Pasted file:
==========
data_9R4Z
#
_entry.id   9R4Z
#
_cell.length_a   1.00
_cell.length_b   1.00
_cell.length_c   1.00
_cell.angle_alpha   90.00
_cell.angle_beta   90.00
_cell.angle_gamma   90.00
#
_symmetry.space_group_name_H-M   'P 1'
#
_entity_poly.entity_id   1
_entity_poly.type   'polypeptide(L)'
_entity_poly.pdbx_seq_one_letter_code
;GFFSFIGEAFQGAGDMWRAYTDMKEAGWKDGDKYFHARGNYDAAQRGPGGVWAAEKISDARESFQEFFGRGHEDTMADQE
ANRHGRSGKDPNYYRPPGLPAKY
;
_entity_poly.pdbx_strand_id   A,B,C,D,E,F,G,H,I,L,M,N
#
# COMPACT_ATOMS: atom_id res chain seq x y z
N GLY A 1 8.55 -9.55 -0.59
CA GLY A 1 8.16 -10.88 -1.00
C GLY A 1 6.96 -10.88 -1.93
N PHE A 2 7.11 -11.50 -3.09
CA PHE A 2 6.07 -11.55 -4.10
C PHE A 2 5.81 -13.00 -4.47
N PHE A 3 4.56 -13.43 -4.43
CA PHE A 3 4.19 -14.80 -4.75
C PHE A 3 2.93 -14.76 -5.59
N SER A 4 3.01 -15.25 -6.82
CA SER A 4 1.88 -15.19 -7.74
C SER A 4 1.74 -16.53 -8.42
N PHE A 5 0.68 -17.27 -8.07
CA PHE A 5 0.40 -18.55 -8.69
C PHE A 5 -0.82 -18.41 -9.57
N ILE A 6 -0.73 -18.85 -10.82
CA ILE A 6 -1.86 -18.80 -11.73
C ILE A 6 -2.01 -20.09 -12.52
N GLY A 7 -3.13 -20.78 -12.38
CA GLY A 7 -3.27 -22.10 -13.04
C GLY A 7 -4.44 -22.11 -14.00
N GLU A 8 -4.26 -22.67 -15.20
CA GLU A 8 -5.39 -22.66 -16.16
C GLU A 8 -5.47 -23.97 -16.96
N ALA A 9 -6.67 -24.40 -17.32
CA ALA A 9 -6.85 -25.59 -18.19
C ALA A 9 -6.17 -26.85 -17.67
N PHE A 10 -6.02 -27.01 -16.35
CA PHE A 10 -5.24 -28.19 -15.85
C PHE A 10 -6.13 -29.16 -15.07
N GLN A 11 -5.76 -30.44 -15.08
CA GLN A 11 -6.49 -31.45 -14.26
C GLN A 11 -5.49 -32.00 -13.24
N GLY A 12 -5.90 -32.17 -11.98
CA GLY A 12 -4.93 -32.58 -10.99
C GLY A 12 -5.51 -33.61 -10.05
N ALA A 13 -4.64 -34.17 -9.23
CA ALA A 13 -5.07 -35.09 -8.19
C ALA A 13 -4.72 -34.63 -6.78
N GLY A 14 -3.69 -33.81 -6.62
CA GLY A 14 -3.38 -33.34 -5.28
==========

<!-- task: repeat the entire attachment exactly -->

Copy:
data_9R4Z
#
_entry.id   9R4Z
#
_cell.length_a   1.00
_cell.length_b   1.00
_cell.length_c   1.00
_cell.angle_alpha   90.00
_cell.angle_beta   90.00
_cell.angle_gamma   90.00
#
_symmetry.space_group_name_H-M   'P 1'
#
_entity_poly.entity_id   1
_entity_poly.type   'polypeptide(L)'
_entity_poly.pdbx_seq_one_letter_code
;GFFSFIGEAFQGAGDMWRAYTDMKEAGWKDGDKYFHARGNYDAAQRGPGGVWAAEKISDARESFQEFFGRGHEDTMADQE
ANRHGRSGKDPNYYRPPGLPAKY
;
_entity_poly.pdbx_strand_id   A,B,C,D,E,F,G,H,I,L,M,N
#
# COMPACT_ATOMS: atom_id res chain seq x y z
N GLY A 1 8.55 -9.55 -0.59
CA GLY A 1 8.16 -10.88 -1.00
C GLY A 1 6.96 -10.88 -1.93
N PHE A 2 7.11 -11.50 -3.09
CA PHE A 2 6.07 -11.55 -4.10
C PHE A 2 5.81 -13.00 -4.47
N PHE A 3 4.56 -13.43 -4.43
CA PHE A 3 4.19 -14.80 -4.75
C PHE A 3 2.93 -14.76 -5.59
N SER A 4 3.01 -15.25 -6.82
CA SER A 4 1.88 -15.19 -7.74
C SER A 4 1.74 -16.53 -8.42
N PHE A 5 0.68 -17.27 -8.07
CA PHE A 5 0.40 -18.55 -8.69
C PHE A 5 -0.82 -18.41 -9.57
N ILE A 6 -0.73 -18.85 -10.82
CA ILE A 6 -1.86 -18.80 -11.73
C ILE A 6 -2.01 -20.09 -12.52
N GLY A 7 -3.13 -20.78 -12.38
CA GLY A 7 -3.27 -22.10 -13.04
C GLY A 7 -4.44 -22.11 -14.00
N GLU A 8 -4.26 -22.67 -15.20
CA GLU A 8 -5.39 -22.66 -16.16
C GLU A 8 -5.47 -23.97 -16.96
N ALA A 9 -6.67 -24.40 -17.32
CA ALA A 9 -6.85 -25.59 -18.19
C ALA A 9 -6.17 -26.85 -17.67
N PHE A 10 -6.02 -27.01 -16.35
CA PHE A 10 -5.24 -28.19 -15.85
C PHE A 10 -6.13 -29.16 -15.07
N GLN A 11 -5.76 -30.44 -15.08
CA GLN A 11 -6.49 -31.45 -14.26
C GLN A 11 -5.49 -32.00 -13.24
N GLY A 12 -5.90 -32.17 -11.98
CA GLY A 12 -4.93 -32.58 -10.99
C GLY A 12 -5.51 -33.61 -10.05
N ALA A 13 -4.64 -34.17 -9.23
CA ALA A 13 -5.07 -35.09 -8.19
C ALA A 13 -4.72 -34.63 -6.78
N GLY A 14 -3.69 -33.81 -6.62
CA GLY A 14 -3.38 -33.34 -5.28